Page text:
Oil spill: BP accused of using Gulf of Mexico as ‘toxic testing-ground’
Louisiana officials have accused BP of turning the Gulf of Mexico into a toxic testing-ground after winning permission for experimental chemical methods of fighting the oil slick.
By Jacqui Goddard
15 May 2010
State officials are angry that federal regulators gave the company permission to try out new chemical techniques to break up and hold back the growing tide of oil.
Despite registering concerns about the potential implications for the environment, marine life and human health, Governor Bobby Jindal’s administration was cut out of deliberations over the use of dispersants that break up the oil, as the Environmental Protection Agency granted BP permission to release large quantities underwater.
“We don’t have any data or evidence behind the use of these chemicals in the water. We’re now basically using one of the richest ecosysystems in the world as a laboratory,” complained Alan Levine, the head of Louisiana’s Department of Health and Hospitals.
Tony Hayward, BP’s chief executive officer, told WAFB Channel 9 news station that the chemical has undergone “lots of testing” and is biodegradable. “We believe it’s a very effective way of containing this spill until such time as we can eliminate the leak,” he added.
But Robert Barham, the state’s Secretary of the Department of Wildlife and Fisheries, stated that it has not been used at such depths before – BP’s leak stems from a pipe one mile below the surface – and that its potential impact and consequences are unknown. This includes how it travels through the water over time.
“We’re very disappointed in their approach,” he said of BP and the EPA. “The federal procedures call for a consensus between federal authorities, the responsible party and the states involved. When we met and expressed our concerns, apparently they decided to go without us.”
Efforts to minimise the flow of oil from the ruptured well are continuing today. Technicians stationed on ships anchored above the leaking pipeline – which was sheared off when the Deepwater Horizon drilling rig exploded and sank on April 20 – have been attempting to insert a second, smaller pipe into the break to divert the flow to tankers on the surface. Over the coming days, they also plan to perform a “junk shot”, a procedure in which debris including shredded tyres and broken golf balls will be fired into the well at high pressure to create a plug.
The oil industry is facing a growing backlash over the crisis, with President Barack Obama publicly criticising executives on Friday for creating a “ridiculous spectacle” at congressional hearings into the incident. Officials from BP, which leased the rig, Transocean, which owned it, and Halliburton, which was assisting operations to complete the well when tragedy struck, were guilty of “falling over each other to point the finger of blame at somebody else”, he said.
Decrying the “cosy relationship” between the oil industry and the federal body that regulates it, the Minerals Management Service, he vowed changes to a regime under which drilling permits were “too often issued based on little more than assurances of safety from the oil companies.”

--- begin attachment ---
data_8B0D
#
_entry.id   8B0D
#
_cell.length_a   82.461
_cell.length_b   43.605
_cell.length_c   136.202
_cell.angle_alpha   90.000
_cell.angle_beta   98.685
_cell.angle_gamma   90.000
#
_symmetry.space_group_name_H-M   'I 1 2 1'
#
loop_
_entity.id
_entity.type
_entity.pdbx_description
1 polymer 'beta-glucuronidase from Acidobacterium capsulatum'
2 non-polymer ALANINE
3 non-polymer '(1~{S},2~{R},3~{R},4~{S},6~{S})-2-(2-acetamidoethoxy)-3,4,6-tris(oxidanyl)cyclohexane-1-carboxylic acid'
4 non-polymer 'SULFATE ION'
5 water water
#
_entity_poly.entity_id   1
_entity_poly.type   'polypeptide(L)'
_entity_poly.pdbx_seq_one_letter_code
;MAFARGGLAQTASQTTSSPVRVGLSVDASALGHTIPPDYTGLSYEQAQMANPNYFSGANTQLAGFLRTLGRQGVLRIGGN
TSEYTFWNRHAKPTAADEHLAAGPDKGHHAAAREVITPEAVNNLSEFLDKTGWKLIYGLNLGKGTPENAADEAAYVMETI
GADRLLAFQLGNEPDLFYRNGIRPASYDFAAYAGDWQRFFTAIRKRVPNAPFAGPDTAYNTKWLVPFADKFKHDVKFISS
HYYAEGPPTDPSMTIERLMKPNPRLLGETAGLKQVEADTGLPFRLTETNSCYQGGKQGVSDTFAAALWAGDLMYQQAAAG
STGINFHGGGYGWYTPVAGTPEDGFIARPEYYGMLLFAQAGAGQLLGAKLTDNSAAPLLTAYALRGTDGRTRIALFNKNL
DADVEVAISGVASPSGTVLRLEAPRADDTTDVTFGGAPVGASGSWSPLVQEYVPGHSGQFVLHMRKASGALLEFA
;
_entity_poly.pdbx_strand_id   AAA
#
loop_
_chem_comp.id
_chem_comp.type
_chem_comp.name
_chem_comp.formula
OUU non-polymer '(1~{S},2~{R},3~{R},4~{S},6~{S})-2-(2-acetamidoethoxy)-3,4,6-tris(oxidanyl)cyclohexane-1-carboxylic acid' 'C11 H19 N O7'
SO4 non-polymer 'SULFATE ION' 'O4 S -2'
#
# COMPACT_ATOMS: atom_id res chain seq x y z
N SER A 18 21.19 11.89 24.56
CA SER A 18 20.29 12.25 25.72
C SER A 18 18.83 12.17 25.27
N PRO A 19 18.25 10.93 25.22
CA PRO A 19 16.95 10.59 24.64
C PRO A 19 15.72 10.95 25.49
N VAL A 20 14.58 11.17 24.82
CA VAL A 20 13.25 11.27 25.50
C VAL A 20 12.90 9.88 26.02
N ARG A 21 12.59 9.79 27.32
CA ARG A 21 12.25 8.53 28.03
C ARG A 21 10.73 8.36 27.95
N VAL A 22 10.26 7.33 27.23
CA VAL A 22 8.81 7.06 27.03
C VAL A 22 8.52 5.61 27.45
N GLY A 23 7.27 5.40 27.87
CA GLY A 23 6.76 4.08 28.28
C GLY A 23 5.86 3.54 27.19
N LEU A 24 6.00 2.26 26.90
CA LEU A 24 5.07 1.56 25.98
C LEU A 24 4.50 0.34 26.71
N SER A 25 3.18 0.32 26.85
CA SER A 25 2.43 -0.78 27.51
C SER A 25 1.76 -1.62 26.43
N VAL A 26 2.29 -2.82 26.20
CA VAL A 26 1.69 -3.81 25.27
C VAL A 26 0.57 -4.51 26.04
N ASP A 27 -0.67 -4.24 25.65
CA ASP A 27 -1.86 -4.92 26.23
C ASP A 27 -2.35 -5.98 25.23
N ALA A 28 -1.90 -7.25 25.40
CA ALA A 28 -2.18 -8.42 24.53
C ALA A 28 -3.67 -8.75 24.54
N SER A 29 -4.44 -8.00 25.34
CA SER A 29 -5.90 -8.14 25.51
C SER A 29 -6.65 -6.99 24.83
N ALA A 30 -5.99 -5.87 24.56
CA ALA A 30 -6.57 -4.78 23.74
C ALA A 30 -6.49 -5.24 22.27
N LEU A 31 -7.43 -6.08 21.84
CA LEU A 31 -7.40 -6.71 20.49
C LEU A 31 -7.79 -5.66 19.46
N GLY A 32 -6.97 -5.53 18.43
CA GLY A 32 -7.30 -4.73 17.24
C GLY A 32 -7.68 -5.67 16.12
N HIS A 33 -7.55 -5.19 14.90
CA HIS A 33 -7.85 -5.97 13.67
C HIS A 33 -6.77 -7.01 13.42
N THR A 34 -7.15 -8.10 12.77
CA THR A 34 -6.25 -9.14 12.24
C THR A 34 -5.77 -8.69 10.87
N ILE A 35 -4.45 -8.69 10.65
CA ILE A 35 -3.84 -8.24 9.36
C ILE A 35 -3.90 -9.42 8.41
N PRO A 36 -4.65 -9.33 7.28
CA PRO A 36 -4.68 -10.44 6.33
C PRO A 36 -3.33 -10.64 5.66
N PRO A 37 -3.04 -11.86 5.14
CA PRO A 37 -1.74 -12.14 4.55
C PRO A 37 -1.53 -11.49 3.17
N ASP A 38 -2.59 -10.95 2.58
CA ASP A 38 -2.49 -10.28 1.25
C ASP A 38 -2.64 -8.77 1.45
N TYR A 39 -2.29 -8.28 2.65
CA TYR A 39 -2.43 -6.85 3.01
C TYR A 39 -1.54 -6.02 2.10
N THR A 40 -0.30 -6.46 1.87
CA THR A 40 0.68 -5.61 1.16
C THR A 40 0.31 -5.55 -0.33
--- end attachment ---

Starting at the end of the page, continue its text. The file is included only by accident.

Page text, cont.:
Environmentalists accused the president of acknowledging his administration’s errors too late, accusing the Department of the Interior of having turned the Gulf of Mexico into a “sacrifice area” where Big Oil’s profits won priority over marine protection laws.
More than 100 seismic surveys and 300 drilling permits have been issued under Interior Secretary Ken Salazar’s watch without the prior environmental consideration that is required under the Marine Mammal Protection Act and the Endangered Species Act, according to the Centre for Biological Diversity. The legislation protects marine life such as whales and dolphins by making it inherent on oil companies to prove that they have taken measures to minimise the environmental impact of drilling and other activities.
“The Department of the Interior is well aware of its obligations under the law,” said Miyoko, the Centre’s ocean’s director, “as well of the harm to endangered whales that can occur from oil industry operations, yet it has simply decided it cannot be bothered. You or I have to follow the law, but Interior Secretary Salazar seems to think that he and the oil companies he is supposedly overseeing do not.”
Mr Sakashita added: “Under Salazar’s watch, the Department of the Interior has treated the Gulf of mexico as a sacrifice area where laws are ignored and wildlife protection takes a back seat to oil company profits.”
Mr Salazar will appear before a hearing on Capitol Hill on Tuesday, to face his first grilling since the crisis began.
The House Committee on Oversight and Government reform has also announced that it is opening an investigation into potential oversight lapses at the Minerals Management Service.
Meanwhile questions remained as to how much oil is really spilling into the sea, with a number of scientists and expert analysts stating that the official figure of approximately 5,000 barrels a day (210,000 gallons) is a gross underestimate. Some believe that it could be 10 times that figure, though none have been granted access to the site to take official readings and there has been scepticism over BP’s claims not to know.
John Amos of Skytruth, an environmental monitoring group, said: “There are instruments and technologies available to measure this kind of flow on the sea floor.”
He added: “On satellite imagery day in and day out we continue to see an oil slick that’s several thousand square miles in size out there and the good news is that it hasn’t made serious landfall yet. That may be partly down to the response but also down to wind and current conditions. There’s an element of luck in there. But I’m not sure how much longer we can get lucky.”